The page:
The first time I saw John Mayer perform was on a PBS special about Blues singers. It was really impressive. He was on the stage with some of the most seasoned blues artists. Their music was gritty and sultry and played from the heart and depth of their experiences.
It was fascinating to toggle between watching the show from two vantage points. One was that of a dorky white kid with such a gifted talent that everything else melted away. He was able to fit in with the gritty musicians in spite of outer cultural differences. There was this incredible bond formed through the Love of the craft.
But I saw John Mayer, not as a white boy but as a seasoned Black Soul Artist who knew the old men when they were starting out in their own careers. He was their mentors from a recent past life. He had reunited with them in a precarious way. The old persona was so strong that I imagined the only way he could deal with being a dorky white guy was to bring back his musical talent so strongly that it made the Blues lifetime more prevalent than the current one.
Even the musicians’ interaction showed an adulation and respect for him beyond his years. It wasn’t a group of talented men just proud of a cute kid. It was a deep reverence for each other’s talents. It was etched in the shared experiences. They were giving him props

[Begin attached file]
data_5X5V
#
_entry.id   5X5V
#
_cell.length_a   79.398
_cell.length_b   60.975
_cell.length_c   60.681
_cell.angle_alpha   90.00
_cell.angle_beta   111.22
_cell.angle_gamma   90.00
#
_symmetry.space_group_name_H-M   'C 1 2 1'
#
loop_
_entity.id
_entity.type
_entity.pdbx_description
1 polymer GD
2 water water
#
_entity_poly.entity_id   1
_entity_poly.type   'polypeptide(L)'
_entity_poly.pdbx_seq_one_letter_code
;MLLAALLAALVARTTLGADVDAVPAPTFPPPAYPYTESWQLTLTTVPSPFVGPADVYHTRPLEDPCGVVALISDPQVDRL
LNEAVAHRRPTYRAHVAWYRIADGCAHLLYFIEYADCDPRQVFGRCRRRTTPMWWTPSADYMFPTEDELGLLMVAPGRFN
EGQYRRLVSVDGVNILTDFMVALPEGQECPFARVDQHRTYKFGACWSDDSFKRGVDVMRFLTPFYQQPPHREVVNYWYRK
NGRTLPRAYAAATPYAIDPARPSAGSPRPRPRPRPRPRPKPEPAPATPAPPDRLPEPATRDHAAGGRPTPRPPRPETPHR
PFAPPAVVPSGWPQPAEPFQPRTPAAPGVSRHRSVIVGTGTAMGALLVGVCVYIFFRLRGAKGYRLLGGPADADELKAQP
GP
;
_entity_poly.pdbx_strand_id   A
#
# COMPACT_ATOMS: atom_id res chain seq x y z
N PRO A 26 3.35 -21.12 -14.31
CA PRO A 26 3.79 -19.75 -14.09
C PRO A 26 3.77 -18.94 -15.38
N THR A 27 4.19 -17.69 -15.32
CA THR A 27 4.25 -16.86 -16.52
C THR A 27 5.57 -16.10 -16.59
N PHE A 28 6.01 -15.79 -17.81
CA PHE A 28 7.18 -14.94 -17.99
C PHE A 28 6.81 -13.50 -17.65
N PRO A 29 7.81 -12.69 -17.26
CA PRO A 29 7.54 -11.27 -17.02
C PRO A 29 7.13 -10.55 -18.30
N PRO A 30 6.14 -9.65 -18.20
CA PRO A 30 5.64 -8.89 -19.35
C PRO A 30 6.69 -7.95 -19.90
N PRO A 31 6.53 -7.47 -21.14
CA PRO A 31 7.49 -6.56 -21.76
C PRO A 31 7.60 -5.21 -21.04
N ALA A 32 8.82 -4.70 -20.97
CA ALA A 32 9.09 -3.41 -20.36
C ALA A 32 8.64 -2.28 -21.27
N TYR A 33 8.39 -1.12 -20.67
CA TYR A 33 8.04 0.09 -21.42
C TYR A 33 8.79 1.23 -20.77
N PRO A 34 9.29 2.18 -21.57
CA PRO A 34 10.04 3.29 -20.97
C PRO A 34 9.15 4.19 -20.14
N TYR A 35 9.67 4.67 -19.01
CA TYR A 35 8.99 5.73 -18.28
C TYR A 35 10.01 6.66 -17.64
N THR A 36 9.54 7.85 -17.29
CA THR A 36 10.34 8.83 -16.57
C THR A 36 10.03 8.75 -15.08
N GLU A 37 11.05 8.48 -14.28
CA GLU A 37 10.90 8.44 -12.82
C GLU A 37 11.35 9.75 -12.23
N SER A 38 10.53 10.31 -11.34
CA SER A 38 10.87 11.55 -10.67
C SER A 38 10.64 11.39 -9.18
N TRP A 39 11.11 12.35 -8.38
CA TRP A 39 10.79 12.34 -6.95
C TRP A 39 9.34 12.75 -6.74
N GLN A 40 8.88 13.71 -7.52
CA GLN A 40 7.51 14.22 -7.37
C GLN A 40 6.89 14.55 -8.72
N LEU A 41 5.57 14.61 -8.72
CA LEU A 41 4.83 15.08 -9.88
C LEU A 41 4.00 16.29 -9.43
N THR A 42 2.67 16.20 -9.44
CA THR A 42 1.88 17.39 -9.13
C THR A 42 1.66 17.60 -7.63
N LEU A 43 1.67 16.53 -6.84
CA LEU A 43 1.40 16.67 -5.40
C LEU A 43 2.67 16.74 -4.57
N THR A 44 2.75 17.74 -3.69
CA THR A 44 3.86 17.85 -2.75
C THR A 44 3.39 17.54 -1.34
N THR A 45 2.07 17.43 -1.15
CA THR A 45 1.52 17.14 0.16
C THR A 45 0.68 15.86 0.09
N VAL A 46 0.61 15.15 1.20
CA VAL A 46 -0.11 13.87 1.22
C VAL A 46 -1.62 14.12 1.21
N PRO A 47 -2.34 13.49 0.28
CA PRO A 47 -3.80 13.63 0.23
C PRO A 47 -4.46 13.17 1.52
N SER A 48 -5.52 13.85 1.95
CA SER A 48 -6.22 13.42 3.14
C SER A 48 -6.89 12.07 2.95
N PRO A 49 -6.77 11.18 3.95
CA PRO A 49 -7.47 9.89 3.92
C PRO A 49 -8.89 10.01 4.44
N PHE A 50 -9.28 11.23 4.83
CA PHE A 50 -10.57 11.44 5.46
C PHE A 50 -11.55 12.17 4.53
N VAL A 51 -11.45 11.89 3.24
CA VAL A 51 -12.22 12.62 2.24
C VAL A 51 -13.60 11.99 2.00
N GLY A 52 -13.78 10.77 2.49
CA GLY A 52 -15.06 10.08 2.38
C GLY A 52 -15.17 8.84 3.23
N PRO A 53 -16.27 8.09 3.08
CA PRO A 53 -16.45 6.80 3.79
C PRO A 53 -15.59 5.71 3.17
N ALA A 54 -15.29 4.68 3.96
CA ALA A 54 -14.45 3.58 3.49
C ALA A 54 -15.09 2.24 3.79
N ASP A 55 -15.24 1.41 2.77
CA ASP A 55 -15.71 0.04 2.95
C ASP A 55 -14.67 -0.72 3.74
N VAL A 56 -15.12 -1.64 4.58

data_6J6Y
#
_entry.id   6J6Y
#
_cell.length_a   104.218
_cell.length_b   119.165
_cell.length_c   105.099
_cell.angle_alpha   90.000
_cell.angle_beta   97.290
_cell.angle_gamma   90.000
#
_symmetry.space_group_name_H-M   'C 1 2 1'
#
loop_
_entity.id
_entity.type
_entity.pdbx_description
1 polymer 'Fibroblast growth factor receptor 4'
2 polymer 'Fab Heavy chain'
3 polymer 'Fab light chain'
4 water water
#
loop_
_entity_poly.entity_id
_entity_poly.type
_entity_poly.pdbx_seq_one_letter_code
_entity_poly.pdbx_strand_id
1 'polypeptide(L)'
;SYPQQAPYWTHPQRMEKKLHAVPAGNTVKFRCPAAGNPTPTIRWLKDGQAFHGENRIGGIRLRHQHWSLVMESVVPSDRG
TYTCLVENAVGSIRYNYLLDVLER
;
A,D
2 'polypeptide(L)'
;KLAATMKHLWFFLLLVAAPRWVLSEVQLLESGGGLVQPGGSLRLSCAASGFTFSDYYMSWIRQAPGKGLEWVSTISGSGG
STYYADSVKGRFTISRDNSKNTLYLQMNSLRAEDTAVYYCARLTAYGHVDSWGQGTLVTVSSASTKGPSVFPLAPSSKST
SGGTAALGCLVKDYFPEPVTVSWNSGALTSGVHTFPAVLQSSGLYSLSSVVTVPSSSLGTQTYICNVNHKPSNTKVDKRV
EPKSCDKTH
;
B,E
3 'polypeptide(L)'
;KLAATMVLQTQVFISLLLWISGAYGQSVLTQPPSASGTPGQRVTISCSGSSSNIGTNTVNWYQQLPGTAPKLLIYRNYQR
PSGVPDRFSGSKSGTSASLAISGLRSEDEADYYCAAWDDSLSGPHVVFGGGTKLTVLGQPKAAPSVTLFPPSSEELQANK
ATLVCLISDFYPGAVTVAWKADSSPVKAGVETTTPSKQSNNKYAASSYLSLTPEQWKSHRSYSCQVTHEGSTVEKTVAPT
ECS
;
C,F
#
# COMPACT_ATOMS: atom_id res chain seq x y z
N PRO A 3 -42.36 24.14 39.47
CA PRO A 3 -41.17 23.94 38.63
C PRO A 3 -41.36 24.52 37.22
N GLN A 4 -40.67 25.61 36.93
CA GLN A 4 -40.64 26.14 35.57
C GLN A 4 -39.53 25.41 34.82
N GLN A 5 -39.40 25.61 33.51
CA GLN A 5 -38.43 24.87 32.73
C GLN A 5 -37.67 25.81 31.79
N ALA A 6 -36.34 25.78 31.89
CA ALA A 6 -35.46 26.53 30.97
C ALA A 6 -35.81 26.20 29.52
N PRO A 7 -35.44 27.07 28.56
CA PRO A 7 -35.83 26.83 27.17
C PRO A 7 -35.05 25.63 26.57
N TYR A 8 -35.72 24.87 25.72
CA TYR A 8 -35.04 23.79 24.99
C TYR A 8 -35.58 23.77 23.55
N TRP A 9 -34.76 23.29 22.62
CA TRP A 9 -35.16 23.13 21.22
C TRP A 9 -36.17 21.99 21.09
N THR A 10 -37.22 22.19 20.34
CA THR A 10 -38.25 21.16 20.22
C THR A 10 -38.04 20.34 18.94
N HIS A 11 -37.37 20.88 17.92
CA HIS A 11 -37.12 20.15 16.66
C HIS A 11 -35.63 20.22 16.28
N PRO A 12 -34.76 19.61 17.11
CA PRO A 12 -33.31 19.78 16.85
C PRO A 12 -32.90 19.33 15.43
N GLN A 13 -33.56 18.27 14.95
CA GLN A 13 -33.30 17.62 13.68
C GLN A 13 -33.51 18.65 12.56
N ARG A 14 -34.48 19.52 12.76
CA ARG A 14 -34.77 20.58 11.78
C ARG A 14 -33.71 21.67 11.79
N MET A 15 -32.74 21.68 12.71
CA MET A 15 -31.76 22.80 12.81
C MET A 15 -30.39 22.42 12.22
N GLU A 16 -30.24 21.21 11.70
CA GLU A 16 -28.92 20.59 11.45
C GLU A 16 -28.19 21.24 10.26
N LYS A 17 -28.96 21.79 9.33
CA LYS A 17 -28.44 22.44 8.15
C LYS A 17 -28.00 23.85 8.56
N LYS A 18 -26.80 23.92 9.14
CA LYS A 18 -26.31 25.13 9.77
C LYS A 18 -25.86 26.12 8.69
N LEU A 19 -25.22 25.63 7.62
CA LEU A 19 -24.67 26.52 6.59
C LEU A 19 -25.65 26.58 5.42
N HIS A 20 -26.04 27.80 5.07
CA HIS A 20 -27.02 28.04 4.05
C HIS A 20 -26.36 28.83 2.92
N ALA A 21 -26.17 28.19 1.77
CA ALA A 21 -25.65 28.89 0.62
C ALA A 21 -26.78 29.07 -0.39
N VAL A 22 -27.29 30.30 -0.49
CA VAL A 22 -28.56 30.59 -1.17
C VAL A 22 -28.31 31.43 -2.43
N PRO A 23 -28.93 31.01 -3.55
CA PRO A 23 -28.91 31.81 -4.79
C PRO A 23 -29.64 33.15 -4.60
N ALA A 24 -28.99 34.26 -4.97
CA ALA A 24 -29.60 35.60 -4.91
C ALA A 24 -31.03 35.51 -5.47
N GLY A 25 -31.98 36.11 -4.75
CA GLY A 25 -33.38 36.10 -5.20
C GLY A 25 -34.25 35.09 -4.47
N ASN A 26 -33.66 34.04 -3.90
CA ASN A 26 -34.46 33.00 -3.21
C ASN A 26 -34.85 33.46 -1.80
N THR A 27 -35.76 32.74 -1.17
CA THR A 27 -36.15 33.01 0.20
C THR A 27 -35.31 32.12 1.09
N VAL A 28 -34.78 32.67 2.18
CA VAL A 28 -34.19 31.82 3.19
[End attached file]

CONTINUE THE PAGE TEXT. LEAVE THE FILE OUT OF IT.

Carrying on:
It makes perfect sense. All talents that seem effortless to gifted children were hard won in past lives. When I looked at John on stage, I could hardly see the outer white boy aspect of him. I saw the heart, soul and experience of a gritty, compassionate wise old Blues performer.
This dichotomy is reflected perfectly in his current controversial statements. It seems that the gritty Blues player spoke out of the mouth of the awkward white guy. It’s easy to see how two different human experiences are colliding in one human expression. It happens all of the time; to all of us.
It’s evident that sometimes he thinks and speaks from the gritty Soul artist. As clear as his intentions may be, it still can cause problems for him in is present persona. This conflict is just his personal learning curve. It’s no one else’s to judge.
Imagine being a gifted seasoned Black artist of an era where one could speak their mind and no offense was taken. It was all about respect for the music. Imagine containing the intensity of those experiences while being incarnated as a white guy engulfed with media attention and scrutinized at every turn. Imagine that the way to feel comfortable in your own skin is through the fervent application of an incredible past life talent. John is on his own journey, as are we all.
The media in its attempt to “one dimensionalize” and sensationalize, has taken John Mayer’s statements and cut and paste them as a defining way to perceive him. The harsh spotlight can tarnish the purest intent. The media’s concern has little to do with the original thought process that was torqued into harsh words. I think the comments were more a statement about his internal struggle as a human being than anything else.
I like John Mayer’s Energy. He seems like a good man even though I’m not too familiar with his music. I find the person much more interesting than the persona built around him. I wish him well.